Fiji has demanded that Australia conduct a thorough consultation with regional governments before it proceeds with its plan to transfer asylum seekers arriving in Australia by boat to Papua New Guinea.

Reinforcing comments made by the Prime Minister, Voreqe Bainimarama, on Friday, the Foreign Minister, Ratu Inoke Kubuabola made a hard hitting speech to the Australia Fiji Business Council in Brisbane in which he strongly criticised the Australian Government over the asylum deal.

He did so in the presence of Australia’s Pacific islands Minister, Senator Matt Thistlethwhaite and the Deputy Leader of the Opposition and Shadow Minister for Foreign Affairs, Julie Bishop.

“We cannot remain silent when the Australian Government dumps this problem – which is arguably of its own making – on our doorstep. This deal continues a pattern of behavior on the part of the Australian Government that is inconsiderate, prescriptive, highhanded and arrogant”, he said.

Ratu Inoke said that to solve an Australian problem, Canberra had proposed a Melanesian solution that threatened to destabilise the already delicate social and economic balances in Melanesian societies.

“The Australian Government has used its economic muscle to persuade one of our Melanesian governments to accept thousands of people who are not Pacific islanders, a great number of them permanently. This was done to solve a domestic political problem – and for short term political gain – without proper consideration of the long-term consequences”, he said.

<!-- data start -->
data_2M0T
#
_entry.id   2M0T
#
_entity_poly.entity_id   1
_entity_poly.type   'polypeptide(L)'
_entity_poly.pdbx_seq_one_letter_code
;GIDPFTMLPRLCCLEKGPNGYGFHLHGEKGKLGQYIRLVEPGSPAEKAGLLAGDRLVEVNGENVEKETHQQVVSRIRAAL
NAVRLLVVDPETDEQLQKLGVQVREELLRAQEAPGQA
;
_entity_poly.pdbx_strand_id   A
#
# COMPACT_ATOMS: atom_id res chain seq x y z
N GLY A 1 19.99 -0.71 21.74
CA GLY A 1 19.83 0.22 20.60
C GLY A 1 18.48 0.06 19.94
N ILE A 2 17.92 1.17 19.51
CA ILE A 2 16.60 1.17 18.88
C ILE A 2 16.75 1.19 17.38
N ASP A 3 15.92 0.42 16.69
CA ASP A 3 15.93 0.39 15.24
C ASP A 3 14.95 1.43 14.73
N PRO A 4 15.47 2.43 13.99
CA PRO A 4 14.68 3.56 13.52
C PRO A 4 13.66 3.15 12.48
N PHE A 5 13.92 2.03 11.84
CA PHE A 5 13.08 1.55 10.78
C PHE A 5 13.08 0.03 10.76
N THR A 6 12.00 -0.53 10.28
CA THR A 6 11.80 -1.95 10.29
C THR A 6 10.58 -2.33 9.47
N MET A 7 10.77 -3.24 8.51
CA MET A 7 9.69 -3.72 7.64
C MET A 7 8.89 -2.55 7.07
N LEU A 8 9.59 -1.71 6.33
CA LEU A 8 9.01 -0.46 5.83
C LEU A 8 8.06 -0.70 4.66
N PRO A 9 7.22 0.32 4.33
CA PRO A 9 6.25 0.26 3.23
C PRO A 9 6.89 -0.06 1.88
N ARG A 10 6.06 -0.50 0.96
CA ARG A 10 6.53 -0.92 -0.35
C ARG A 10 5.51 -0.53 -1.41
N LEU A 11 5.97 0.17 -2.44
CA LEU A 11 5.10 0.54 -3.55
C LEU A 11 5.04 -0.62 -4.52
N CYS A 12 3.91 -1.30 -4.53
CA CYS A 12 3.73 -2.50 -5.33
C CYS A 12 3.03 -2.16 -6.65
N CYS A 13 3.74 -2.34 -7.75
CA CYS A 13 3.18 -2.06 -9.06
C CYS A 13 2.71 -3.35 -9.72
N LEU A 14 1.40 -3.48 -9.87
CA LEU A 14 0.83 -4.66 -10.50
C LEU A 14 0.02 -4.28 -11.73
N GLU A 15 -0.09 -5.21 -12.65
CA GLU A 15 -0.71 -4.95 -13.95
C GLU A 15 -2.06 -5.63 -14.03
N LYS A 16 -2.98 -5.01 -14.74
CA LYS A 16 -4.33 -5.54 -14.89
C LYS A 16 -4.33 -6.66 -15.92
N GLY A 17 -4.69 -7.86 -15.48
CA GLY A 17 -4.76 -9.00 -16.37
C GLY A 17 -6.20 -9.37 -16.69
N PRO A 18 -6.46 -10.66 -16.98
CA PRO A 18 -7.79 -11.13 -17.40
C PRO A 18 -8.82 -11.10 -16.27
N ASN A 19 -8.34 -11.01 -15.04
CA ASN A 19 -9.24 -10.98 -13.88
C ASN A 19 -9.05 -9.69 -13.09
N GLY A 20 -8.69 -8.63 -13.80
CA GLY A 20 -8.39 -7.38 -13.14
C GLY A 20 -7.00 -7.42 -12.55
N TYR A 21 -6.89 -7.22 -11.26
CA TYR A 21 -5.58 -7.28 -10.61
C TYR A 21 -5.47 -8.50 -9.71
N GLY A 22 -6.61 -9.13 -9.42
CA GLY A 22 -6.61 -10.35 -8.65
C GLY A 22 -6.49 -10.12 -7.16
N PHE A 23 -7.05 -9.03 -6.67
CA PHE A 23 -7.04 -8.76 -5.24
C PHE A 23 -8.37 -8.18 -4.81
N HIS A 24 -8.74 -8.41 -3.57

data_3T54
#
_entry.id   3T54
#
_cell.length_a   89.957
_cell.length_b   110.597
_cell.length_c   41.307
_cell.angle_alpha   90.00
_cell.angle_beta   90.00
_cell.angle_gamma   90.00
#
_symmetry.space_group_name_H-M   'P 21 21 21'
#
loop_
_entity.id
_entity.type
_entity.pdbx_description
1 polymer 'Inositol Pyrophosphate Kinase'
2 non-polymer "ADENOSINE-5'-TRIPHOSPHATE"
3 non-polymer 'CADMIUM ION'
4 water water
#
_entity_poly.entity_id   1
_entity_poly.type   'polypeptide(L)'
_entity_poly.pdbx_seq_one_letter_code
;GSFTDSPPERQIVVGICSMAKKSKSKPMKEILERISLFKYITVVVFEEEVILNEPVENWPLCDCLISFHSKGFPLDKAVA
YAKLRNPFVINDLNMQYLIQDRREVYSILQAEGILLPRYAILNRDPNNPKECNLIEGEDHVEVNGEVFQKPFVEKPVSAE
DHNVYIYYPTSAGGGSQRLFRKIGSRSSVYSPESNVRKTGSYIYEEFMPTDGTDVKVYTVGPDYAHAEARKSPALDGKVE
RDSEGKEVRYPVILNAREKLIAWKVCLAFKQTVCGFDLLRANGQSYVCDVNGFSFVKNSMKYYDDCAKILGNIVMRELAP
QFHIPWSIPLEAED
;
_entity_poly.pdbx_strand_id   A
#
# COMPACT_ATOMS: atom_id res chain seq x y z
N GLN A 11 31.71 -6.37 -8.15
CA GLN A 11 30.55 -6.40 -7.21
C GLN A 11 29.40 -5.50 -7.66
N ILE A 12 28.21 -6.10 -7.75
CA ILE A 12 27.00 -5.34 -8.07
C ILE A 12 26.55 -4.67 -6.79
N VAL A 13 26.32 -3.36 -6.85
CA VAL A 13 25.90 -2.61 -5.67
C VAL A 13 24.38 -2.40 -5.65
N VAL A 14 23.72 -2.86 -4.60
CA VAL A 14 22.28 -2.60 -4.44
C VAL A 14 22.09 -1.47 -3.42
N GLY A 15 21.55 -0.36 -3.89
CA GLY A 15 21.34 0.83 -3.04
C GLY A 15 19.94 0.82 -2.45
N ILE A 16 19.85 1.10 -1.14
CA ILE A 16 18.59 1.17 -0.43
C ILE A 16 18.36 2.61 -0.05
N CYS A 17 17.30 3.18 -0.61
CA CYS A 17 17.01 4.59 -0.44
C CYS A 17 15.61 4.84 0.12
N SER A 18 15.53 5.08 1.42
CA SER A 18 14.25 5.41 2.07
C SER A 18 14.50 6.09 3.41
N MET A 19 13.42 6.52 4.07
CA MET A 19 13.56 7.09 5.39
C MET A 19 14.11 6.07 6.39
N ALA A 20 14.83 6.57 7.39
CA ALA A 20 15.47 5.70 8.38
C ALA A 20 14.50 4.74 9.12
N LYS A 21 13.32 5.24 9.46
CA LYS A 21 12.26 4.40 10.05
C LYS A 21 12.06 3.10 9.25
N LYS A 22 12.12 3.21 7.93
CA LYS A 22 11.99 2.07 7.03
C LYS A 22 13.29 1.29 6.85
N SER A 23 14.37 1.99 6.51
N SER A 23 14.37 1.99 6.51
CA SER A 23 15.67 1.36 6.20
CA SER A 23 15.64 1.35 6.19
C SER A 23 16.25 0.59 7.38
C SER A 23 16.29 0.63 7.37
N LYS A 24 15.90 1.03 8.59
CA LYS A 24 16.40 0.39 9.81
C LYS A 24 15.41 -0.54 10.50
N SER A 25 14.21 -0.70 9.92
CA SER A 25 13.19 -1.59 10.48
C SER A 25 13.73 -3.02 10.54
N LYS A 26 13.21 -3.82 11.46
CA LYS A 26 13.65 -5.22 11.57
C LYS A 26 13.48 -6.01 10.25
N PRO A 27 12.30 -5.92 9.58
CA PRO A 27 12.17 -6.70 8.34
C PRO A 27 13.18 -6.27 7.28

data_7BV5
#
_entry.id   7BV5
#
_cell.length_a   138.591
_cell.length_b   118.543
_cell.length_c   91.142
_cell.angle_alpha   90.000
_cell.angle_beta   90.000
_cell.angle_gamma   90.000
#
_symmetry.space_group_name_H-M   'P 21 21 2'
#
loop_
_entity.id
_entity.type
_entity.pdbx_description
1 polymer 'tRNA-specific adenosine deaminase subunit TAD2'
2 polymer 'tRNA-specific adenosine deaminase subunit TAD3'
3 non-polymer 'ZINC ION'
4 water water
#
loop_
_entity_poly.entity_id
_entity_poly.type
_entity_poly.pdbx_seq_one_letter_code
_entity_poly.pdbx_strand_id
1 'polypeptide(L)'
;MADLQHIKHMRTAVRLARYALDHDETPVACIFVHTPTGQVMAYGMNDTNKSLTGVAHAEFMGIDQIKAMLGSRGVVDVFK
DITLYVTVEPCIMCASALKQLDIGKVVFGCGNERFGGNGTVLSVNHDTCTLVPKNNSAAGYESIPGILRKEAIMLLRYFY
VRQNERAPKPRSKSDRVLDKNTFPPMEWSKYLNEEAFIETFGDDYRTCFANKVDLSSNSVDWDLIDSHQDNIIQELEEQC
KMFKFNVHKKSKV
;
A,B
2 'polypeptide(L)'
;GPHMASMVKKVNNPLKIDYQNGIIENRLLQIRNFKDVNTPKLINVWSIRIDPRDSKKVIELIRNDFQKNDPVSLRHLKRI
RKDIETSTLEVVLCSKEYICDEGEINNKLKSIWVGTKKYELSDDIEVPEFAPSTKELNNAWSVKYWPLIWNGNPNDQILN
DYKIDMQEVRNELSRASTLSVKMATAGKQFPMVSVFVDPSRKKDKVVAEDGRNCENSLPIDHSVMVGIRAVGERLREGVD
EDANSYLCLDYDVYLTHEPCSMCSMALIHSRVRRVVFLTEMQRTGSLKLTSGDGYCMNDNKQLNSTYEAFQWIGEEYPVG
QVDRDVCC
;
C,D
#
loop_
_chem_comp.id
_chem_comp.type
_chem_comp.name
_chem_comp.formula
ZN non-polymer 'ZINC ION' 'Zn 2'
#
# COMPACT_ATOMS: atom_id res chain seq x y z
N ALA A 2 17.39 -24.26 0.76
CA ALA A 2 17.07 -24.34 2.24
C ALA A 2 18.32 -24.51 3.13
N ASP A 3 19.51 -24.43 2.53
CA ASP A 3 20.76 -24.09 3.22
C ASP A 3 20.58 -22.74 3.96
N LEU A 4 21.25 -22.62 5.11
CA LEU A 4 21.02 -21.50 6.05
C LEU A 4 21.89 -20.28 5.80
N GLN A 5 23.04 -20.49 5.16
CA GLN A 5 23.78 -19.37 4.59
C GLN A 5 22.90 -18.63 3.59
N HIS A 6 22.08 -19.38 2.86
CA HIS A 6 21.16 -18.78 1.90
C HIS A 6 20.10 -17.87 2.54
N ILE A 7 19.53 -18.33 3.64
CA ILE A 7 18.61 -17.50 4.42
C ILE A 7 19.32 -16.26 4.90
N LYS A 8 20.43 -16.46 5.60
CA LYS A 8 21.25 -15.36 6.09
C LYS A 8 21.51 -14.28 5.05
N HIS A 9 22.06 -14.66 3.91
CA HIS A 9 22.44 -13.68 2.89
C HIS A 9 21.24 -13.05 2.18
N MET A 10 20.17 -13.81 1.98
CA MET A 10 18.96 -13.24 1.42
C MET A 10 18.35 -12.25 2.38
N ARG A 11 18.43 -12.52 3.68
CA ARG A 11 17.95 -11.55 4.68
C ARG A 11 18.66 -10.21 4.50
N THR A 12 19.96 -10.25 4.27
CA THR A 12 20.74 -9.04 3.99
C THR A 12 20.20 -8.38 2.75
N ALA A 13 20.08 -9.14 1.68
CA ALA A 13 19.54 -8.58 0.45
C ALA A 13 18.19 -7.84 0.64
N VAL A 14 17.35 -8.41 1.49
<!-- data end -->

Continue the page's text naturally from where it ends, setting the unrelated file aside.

The Foreign Minister said the Australia-PNG deal had been done suddenly and unilaterally without any consultation with other Pacific countries in a manner that was “not the Pacific way” and had shocked many people in the region.

He said that while Papua New Guinea was a sovereign government entitled to make its own arrangements, the asylum seeker deal was also the business of Fiji and other Pacific countries, especially its partners in the Melanesian Spearhead Group.

“We are striving for more cohesion, more integration in the MSG, including the formation of a Melanesian Common Market with a free flow of goods, services and labour. This deal – and those mooted with Solomon Islands and Vanuatu – clearly threatens our interests by altering the fundamental social fabric of any member country that accepts a deal with Australia”, he said.

Ratu Inoke said Fiji was alarmed by some of the analysis in Australian policy circles of tens of thousands of resettled refugees in the MSG countries.

“We are deeply troubled by the consequent threat to the stability of these countries – and the wider Melanesian community – by the scale of what is being envisaged. History has shown us that such instability will have far reaching ripple effects for not only PNG but the region of the region.  So it is our business and before this goes any further, we want thorough regional consultation. We want – no, we demand – to have our voices heard”, the Foreign Minister added.


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